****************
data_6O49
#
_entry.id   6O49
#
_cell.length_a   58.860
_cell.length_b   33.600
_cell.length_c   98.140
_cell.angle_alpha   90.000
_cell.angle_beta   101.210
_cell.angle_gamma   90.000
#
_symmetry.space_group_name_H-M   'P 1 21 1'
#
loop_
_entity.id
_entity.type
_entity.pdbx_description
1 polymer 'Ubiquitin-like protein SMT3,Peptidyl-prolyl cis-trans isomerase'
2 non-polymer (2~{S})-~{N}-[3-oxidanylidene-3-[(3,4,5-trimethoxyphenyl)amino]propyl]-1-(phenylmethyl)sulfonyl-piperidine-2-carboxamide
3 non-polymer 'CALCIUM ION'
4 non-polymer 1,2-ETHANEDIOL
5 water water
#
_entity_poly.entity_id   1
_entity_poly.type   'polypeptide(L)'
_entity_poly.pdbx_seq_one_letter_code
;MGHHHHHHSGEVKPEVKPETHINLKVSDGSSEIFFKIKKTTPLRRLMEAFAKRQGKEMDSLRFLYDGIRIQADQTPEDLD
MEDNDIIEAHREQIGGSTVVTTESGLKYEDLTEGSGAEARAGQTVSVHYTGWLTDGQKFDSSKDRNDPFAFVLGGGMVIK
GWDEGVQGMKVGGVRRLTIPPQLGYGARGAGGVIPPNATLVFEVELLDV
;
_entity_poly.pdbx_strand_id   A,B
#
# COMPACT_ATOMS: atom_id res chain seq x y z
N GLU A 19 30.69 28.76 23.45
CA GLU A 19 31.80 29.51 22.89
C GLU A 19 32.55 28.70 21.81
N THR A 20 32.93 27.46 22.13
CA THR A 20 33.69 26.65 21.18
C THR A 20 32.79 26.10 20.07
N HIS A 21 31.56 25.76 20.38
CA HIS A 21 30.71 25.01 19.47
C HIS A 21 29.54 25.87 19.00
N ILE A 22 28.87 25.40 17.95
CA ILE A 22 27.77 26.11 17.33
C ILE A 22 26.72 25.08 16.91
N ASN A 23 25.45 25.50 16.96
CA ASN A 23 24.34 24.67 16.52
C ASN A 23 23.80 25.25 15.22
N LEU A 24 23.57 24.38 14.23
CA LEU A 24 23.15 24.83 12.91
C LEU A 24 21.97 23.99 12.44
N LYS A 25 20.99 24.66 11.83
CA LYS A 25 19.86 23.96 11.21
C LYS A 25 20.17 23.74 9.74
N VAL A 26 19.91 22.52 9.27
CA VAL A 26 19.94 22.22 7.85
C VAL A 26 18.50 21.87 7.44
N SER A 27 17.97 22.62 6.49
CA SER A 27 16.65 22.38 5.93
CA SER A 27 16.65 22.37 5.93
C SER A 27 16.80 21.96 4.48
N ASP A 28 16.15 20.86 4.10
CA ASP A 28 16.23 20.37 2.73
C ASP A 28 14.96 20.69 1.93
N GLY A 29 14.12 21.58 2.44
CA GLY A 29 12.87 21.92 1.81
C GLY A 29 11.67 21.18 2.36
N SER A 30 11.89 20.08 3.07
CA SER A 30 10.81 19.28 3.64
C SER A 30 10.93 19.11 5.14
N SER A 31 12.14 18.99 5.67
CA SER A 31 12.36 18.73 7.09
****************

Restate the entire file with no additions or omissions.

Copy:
data_6O49
#
_entry.id   6O49
#
_cell.length_a   58.860
_cell.length_b   33.600
_cell.length_c   98.140
_cell.angle_alpha   90.000
_cell.angle_beta   101.210
_cell.angle_gamma   90.000
#
_symmetry.space_group_name_H-M   'P 1 21 1'
#
loop_
_entity.id
_entity.type
_entity.pdbx_description
1 polymer 'Ubiquitin-like protein SMT3,Peptidyl-prolyl cis-trans isomerase'
2 non-polymer (2~{S})-~{N}-[3-oxidanylidene-3-[(3,4,5-trimethoxyphenyl)amino]propyl]-1-(phenylmethyl)sulfonyl-piperidine-2-carboxamide
3 non-polymer 'CALCIUM ION'
4 non-polymer 1,2-ETHANEDIOL
5 water water
#
_entity_poly.entity_id   1
_entity_poly.type   'polypeptide(L)'
_entity_poly.pdbx_seq_one_letter_code
;MGHHHHHHSGEVKPEVKPETHINLKVSDGSSEIFFKIKKTTPLRRLMEAFAKRQGKEMDSLRFLYDGIRIQADQTPEDLD
MEDNDIIEAHREQIGGSTVVTTESGLKYEDLTEGSGAEARAGQTVSVHYTGWLTDGQKFDSSKDRNDPFAFVLGGGMVIK
GWDEGVQGMKVGGVRRLTIPPQLGYGARGAGGVIPPNATLVFEVELLDV
;
_entity_poly.pdbx_strand_id   A,B
#
# COMPACT_ATOMS: atom_id res chain seq x y z
N GLU A 19 30.69 28.76 23.45
CA GLU A 19 31.80 29.51 22.89
C GLU A 19 32.55 28.70 21.81
N THR A 20 32.93 27.46 22.13
CA THR A 20 33.69 26.65 21.18
C THR A 20 32.79 26.10 20.07
N HIS A 21 31.56 25.76 20.38
CA HIS A 21 30.71 25.01 19.47
C HIS A 21 29.54 25.87 19.00
N ILE A 22 28.87 25.40 17.95
CA ILE A 22 27.77 26.11 17.33
C ILE A 22 26.72 25.08 16.91
N ASN A 23 25.45 25.50 16.96
CA ASN A 23 24.34 24.67 16.52
C ASN A 23 23.80 25.25 15.22
N LEU A 24 23.57 24.38 14.23
CA LEU A 24 23.15 24.83 12.91
C LEU A 24 21.97 23.99 12.44
N LYS A 25 20.99 24.66 11.83
CA LYS A 25 19.86 23.96 11.21
C LYS A 25 20.17 23.74 9.74
N VAL A 26 19.91 22.52 9.27
CA VAL A 26 19.94 22.22 7.85
C VAL A 26 18.50 21.87 7.44
N SER A 27 17.97 22.62 6.49
CA SER A 27 16.65 22.38 5.93
CA SER A 27 16.65 22.37 5.93
C SER A 27 16.80 21.96 4.48
N ASP A 28 16.15 20.86 4.10
CA ASP A 28 16.23 20.37 2.73
C ASP A 28 14.96 20.69 1.93
N GLY A 29 14.12 21.58 2.44
CA GLY A 29 12.87 21.92 1.81
C GLY A 29 11.67 21.18 2.36
N SER A 30 11.89 20.08 3.07
CA SER A 30 10.81 19.28 3.64
C SER A 30 10.93 19.11 5.14
N SER A 31 12.14 18.99 5.67
CA SER A 31 12.36 18.73 7.09